• bgcolor="#hhhhhh" - hhhhhh is a triplet of three hexadecimal (base 16) numbers which together define a background colour for the cell. Hexadecimal numbers and their use in defining colours within HTML is discused in detail in another page.
  • colspan="x" - the number of columns which this cell is to span
  • rowspan="x" - the number of rows which this cell is to span

The number of attributes available for use with tags used in tables has changed with each version of the HTML standard, but those listed above are commonly used. Here is the HTML for a two by three cell table which illustrates the use of some of these attributes:

<table width="400" cellspacing="0" cellpadding="5" align="center" border="0"> <tr> <td>&nbsp;</td> <td bgcolor="#ff3333" align="center"><img src="images/farm.gif"><br>Our farm</td> <td>&nbsp;</td> </tr> <tr> <td bgcolor="#00ff00">We live on a farm in the coutryside</td> <td>&nbsp;</td> <td bgcolor="#7777ff">We have sheep, cows, horses, two dogs and a cat</td> </tr> </table>
and this is how the browser displays it:

 
Our farm
 
We live on a farm in the coutryside   We have sheep, cows, horses, two dogs and a cat

In the above example the cell structure is fairly obvious even without the border turned on, but when using colspan and rowspan it can be quite difficult to get it right first time (it helps to draw your design on a bit of paper first). In this case, in fact generally when creating tables, it can be very helpful to have the border turned on during the development process even if you do not want borders in the final result - just set the border attribute to "0" when you have the table built to your satisfaction. In the following (five rows of three columns) example the rows have been colour coded and borders turned on to illustrate how colspan and rowspan work. The HTML is:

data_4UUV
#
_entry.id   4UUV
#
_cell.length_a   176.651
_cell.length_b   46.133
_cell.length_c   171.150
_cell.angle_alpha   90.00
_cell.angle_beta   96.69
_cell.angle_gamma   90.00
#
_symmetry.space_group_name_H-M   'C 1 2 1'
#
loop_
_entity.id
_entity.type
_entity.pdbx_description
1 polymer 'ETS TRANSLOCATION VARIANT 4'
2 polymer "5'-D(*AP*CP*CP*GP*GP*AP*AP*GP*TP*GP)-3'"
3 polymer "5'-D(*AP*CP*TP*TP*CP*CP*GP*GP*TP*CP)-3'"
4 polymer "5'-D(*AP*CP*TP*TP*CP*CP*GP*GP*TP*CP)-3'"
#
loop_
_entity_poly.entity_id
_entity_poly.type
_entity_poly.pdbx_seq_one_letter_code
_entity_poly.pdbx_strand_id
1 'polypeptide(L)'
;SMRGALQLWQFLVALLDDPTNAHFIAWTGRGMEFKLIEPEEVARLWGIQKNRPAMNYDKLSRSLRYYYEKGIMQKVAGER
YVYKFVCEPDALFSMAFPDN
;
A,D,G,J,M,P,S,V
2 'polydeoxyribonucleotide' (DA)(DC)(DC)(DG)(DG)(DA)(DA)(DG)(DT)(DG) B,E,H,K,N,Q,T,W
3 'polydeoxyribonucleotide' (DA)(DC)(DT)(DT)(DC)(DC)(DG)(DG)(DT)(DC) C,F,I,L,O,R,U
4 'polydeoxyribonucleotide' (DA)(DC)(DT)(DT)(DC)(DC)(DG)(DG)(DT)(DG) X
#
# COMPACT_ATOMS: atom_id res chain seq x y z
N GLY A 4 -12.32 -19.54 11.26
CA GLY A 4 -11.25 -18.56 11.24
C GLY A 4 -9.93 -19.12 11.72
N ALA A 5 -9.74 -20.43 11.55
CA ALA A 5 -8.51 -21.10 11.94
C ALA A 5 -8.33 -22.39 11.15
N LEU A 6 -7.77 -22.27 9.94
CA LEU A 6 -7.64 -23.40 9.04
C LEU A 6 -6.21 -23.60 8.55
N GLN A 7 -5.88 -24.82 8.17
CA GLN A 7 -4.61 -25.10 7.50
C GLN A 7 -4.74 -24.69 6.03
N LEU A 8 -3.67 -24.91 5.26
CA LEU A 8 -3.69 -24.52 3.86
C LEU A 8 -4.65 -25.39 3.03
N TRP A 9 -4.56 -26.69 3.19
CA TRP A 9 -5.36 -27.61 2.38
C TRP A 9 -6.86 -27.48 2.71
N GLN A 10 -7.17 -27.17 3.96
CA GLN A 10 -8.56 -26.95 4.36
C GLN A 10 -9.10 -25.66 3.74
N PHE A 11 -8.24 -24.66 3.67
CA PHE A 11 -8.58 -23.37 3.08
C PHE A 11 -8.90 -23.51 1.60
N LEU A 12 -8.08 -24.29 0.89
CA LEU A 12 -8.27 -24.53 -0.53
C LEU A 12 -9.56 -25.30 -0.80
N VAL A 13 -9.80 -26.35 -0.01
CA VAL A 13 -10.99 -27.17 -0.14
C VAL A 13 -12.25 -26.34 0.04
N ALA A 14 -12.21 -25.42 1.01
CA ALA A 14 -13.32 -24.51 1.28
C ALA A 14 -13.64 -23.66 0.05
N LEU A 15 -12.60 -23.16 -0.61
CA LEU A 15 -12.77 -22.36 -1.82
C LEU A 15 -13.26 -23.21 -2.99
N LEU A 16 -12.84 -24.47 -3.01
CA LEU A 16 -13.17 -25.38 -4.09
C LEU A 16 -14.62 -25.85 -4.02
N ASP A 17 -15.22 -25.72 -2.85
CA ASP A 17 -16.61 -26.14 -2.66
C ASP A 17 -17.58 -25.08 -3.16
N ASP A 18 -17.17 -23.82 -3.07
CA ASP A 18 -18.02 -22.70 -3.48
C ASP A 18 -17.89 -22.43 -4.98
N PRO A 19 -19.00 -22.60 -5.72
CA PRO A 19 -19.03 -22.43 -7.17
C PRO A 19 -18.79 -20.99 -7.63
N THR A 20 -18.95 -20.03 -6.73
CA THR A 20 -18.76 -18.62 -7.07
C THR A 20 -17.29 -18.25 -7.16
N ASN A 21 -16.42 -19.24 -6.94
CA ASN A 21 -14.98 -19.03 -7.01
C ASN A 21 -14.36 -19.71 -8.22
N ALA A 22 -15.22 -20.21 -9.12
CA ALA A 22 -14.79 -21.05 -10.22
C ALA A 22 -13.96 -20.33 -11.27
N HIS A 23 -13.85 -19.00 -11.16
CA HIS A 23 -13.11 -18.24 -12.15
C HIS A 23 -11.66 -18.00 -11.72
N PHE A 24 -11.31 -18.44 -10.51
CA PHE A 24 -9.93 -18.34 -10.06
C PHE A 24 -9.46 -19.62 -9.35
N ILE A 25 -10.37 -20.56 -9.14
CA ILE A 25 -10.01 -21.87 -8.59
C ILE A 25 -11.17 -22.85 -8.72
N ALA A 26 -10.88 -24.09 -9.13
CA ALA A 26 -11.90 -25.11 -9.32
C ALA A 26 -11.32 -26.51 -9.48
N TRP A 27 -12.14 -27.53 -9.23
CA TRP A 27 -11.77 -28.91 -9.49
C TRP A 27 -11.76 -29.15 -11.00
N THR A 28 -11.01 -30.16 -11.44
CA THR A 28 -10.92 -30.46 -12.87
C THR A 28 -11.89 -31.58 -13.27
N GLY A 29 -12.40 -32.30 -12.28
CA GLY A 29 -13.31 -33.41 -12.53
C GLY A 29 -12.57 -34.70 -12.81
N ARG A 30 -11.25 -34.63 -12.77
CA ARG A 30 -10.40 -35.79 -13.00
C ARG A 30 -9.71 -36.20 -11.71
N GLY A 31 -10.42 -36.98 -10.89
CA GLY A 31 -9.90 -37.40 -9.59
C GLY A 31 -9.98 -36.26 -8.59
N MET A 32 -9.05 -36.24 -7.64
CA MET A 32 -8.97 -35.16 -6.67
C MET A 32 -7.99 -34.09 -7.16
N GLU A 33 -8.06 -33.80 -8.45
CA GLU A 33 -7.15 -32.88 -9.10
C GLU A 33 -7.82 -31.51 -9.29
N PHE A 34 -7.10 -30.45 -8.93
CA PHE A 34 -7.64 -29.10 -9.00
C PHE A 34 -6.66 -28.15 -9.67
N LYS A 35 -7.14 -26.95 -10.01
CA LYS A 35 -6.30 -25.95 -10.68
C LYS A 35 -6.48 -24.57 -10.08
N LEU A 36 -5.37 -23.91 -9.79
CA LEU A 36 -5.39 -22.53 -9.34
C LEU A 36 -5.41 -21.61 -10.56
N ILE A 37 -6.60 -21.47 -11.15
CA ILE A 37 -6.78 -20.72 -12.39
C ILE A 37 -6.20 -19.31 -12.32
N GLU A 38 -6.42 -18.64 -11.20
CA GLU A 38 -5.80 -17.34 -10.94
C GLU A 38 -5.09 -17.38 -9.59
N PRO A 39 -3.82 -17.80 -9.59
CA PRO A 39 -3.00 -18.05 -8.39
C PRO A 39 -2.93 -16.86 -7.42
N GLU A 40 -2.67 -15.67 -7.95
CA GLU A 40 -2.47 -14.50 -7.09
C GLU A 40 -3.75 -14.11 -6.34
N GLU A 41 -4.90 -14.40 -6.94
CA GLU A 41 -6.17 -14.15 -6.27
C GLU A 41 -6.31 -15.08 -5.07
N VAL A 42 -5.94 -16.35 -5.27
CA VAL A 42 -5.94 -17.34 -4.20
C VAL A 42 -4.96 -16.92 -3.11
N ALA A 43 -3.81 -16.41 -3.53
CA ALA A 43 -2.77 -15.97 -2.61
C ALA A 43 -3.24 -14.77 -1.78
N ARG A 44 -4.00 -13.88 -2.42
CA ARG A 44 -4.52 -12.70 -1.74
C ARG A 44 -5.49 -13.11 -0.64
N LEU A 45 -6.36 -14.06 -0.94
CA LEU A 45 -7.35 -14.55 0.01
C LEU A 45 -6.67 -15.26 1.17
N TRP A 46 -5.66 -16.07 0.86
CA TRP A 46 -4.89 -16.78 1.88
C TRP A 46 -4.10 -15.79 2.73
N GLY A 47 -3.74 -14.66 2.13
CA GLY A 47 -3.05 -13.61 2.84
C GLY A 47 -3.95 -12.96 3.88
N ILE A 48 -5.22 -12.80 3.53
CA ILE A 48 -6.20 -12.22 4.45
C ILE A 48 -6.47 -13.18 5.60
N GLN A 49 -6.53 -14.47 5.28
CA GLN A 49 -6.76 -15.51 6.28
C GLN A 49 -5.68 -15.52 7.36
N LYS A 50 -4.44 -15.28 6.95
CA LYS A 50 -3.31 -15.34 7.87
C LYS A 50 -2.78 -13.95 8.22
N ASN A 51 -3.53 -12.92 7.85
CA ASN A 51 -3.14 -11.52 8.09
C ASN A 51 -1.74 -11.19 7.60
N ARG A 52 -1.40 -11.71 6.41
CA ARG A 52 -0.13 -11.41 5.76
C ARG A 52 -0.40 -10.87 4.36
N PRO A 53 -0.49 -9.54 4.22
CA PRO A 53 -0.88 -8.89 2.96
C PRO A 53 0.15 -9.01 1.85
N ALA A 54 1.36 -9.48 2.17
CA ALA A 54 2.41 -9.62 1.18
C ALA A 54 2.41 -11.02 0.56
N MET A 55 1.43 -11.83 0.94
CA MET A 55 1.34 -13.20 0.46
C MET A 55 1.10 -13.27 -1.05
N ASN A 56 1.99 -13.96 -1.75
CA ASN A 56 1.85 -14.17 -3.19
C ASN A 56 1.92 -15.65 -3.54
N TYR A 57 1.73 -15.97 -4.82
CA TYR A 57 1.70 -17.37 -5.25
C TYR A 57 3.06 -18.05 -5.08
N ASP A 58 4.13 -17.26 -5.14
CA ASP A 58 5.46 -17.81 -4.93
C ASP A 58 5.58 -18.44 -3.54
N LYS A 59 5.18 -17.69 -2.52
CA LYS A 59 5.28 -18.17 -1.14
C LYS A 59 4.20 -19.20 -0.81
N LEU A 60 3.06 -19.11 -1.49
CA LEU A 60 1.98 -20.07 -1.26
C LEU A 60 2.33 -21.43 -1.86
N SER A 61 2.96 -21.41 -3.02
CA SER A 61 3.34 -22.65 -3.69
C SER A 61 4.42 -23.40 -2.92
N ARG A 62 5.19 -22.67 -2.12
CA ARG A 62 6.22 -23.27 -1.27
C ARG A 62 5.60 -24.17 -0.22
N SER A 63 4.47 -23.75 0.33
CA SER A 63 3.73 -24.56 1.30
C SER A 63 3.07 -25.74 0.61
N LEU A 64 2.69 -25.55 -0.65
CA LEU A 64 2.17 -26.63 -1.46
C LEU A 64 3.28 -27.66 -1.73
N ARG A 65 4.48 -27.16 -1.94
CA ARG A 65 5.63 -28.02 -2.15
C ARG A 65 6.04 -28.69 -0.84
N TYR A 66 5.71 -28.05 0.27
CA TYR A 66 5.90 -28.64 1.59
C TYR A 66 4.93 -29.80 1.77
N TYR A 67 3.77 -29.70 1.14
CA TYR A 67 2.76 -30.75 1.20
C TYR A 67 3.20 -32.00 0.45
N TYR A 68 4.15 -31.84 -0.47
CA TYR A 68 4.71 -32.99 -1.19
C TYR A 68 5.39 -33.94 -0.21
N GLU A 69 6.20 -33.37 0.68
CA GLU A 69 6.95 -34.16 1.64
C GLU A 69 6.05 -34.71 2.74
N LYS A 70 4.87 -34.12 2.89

<table width="400" cellspacing="0" cellpadding="0" align="center" border="1"> <tr> <td width="25%">&nbsp;row 1</td> <td width="25%">&nbsp;</td> <td width="25%">&nbsp;</td> <td width="25%">&nbsp;</td> </tr> <tr> <td colspan="3" bgcolor="#77ff77">row 2</td> <td rowspan="2" bgcolor="#77ff77">&nbsp;</td> </tr> <tr> <td rowspan="3" colspan="2" bgcolor="#ff7777">row 3</td> <td bgcolor="#ff7777">&nbsp;</td> </tr> <tr> <td bgcolor="#7777ff">row 4</td> <td rowspan="2" bgcolor="#7777ff">&nbsp;</td> </tr> <tr> <td bgcolor="#ff77ff">row 5</td> </tr> </table>
which displays as follows:

 row 1      
 row 2  
 row 3  
 row 4  
 row 5

Once you have mastered the use of tables you will be able to set out your pages with considerable precision. Modern versions of HTML introduce theoretically better ways of laying out the contents of your page, by using style sheets. However style sheets have been implemented differently and without much attention to standards by different browsers, so you should consider (and then test!) carefully if you want to use this approach.

CSS also allows the use of absolute positioning, where pictures, text or other HTML elements can be placed on the screen starting at a particular pixel relative to another element. This approach must be used with great care since it is easy to make mistakes and have one element appear over the top of another under some circumstances, even though you do not see this happening on your screen with your settings. Turning the entire page into graphical elements to fix this problem is not likely to be a good idea.

The web has a good selection of tutorials for beginners. For tables you can try html.com/tables/. For examples of pages layed out largely with tables where the cell structure is not so obvious, have a look at our cooking conversions or new house pages.